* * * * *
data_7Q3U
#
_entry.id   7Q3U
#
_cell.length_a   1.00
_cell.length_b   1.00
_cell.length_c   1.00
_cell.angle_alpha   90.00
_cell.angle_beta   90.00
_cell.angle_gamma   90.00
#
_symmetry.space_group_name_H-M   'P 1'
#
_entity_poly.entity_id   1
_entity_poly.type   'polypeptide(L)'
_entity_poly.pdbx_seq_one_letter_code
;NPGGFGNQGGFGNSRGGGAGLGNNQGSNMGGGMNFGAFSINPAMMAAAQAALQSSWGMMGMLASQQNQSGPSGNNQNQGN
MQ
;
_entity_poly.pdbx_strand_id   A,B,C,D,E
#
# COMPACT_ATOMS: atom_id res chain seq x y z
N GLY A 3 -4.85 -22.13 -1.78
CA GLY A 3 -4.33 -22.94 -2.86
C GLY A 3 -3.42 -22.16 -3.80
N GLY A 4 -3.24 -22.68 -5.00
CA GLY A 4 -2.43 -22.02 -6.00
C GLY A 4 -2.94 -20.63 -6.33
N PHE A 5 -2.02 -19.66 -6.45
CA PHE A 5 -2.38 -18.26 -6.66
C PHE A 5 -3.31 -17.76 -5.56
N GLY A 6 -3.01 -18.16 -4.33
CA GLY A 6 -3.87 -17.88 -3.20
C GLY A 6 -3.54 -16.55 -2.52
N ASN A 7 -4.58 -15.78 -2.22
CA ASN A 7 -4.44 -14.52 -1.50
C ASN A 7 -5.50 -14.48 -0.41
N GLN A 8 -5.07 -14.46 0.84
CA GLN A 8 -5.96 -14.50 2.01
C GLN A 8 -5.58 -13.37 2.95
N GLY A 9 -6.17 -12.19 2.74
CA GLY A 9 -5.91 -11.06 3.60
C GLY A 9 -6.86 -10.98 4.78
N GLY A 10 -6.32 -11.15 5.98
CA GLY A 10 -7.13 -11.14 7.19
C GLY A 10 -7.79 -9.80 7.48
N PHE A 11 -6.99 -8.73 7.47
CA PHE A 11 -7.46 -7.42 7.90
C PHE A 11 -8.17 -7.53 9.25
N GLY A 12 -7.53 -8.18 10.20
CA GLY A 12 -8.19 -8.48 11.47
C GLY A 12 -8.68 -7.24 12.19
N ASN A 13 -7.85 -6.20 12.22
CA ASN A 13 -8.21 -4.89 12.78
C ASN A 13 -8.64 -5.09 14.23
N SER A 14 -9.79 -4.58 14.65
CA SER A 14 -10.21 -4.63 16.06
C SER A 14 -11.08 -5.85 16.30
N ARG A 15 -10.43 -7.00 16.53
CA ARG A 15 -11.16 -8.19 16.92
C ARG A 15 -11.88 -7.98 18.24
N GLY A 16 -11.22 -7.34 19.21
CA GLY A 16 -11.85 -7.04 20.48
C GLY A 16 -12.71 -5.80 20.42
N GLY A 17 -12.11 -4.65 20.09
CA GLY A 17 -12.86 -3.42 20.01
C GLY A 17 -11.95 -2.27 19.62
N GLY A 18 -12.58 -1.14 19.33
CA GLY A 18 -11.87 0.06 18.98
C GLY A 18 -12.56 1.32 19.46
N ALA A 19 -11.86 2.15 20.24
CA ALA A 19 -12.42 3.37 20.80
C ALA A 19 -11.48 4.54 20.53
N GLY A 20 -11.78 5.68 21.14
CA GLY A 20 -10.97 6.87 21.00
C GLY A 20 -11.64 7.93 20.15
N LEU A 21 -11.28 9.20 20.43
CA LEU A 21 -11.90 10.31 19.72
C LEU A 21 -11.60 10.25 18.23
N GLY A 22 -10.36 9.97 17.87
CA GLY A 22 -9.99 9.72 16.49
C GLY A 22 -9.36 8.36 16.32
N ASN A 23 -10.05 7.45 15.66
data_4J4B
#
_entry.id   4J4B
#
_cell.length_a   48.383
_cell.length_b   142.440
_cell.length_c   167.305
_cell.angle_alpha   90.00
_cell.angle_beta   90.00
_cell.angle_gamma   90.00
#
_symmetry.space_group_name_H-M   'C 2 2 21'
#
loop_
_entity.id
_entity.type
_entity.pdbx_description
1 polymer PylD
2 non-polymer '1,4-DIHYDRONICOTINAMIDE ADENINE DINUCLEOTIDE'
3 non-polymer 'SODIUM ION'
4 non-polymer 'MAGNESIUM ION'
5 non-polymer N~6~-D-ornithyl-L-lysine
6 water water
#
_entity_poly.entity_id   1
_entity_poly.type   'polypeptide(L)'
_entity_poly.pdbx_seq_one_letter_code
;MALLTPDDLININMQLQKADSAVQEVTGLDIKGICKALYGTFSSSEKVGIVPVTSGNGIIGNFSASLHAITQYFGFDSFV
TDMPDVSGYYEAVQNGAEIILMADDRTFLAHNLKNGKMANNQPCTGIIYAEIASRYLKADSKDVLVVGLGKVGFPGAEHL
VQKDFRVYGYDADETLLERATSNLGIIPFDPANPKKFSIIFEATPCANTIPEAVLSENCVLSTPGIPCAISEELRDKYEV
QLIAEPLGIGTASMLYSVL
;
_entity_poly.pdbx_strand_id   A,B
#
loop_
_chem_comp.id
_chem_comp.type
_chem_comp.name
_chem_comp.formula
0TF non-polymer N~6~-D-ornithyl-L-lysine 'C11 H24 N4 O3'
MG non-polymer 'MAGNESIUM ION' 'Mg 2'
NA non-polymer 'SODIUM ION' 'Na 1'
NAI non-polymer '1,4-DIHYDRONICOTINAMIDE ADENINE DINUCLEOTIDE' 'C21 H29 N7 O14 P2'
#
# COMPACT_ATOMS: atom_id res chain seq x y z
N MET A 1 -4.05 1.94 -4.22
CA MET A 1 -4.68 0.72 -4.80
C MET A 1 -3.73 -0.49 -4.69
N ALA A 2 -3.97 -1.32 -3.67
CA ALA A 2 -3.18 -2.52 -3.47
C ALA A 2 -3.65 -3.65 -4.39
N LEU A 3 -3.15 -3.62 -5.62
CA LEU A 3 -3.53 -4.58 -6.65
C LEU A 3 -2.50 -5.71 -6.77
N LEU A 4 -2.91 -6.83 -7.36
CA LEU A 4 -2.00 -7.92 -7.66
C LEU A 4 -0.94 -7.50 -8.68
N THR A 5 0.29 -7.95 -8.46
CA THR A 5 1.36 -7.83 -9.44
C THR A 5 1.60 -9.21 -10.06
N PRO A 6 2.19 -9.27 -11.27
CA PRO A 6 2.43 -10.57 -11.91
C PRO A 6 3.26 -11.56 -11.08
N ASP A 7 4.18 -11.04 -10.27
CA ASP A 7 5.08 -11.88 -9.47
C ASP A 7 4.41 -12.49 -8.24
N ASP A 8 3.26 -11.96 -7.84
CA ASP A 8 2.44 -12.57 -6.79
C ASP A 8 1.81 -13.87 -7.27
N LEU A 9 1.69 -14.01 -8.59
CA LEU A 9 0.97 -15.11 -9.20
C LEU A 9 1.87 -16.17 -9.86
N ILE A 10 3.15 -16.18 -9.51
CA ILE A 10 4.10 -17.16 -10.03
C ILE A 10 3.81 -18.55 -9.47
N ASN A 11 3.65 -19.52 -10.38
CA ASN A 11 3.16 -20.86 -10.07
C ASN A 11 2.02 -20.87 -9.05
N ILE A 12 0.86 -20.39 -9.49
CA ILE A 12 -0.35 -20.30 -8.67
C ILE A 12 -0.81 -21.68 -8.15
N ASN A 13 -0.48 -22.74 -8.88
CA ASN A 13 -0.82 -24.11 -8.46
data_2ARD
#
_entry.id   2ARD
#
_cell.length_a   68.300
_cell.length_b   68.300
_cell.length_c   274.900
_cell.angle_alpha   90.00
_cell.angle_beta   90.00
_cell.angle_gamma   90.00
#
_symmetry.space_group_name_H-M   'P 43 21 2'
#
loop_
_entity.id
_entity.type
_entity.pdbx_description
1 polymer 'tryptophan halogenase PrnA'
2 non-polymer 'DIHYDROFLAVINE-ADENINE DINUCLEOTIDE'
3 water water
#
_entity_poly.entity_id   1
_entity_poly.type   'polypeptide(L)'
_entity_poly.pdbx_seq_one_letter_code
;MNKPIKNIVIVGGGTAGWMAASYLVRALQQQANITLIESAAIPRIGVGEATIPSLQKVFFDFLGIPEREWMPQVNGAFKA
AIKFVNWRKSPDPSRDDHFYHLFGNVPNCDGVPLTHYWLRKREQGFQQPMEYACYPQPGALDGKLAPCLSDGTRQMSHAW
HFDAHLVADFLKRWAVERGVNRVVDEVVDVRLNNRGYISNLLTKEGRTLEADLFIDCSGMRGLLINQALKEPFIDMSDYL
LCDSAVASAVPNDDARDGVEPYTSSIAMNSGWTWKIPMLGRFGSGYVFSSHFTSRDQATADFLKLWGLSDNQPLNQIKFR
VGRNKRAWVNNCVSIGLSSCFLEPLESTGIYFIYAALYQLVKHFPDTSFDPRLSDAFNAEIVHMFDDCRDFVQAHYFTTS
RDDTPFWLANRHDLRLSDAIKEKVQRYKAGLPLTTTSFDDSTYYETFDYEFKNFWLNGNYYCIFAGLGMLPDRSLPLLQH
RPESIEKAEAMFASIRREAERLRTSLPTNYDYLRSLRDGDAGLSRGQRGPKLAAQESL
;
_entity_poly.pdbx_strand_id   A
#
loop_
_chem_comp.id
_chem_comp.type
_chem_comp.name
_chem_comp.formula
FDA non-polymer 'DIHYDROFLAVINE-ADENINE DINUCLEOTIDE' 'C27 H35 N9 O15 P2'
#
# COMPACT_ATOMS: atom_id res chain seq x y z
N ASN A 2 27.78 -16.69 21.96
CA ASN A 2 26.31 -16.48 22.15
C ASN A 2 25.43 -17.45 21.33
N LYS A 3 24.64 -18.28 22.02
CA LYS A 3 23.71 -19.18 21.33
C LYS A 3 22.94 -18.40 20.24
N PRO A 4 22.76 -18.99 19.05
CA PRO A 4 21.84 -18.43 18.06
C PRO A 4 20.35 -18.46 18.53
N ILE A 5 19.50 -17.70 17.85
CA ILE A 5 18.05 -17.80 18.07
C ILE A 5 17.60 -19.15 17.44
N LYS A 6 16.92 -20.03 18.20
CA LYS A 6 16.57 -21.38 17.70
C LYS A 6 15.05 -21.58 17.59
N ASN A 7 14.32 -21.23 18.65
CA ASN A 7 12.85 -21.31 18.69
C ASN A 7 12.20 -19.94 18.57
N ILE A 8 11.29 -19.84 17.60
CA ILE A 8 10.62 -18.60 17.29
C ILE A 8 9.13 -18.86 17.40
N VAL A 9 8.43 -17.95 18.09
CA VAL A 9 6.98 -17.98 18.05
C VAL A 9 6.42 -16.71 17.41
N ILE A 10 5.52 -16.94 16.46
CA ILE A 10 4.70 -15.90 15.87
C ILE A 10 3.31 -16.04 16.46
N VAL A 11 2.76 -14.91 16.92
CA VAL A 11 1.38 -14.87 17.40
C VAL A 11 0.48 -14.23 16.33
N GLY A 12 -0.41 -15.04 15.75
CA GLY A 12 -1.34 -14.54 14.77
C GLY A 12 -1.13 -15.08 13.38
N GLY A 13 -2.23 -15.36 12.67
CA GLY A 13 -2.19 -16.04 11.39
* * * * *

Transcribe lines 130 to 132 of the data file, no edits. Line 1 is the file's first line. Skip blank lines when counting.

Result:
CA MET A 1 -4.68 0.72 -4.80
C MET A 1 -3.73 -0.49 -4.69
N ALA A 2 -3.97 -1.32 -3.67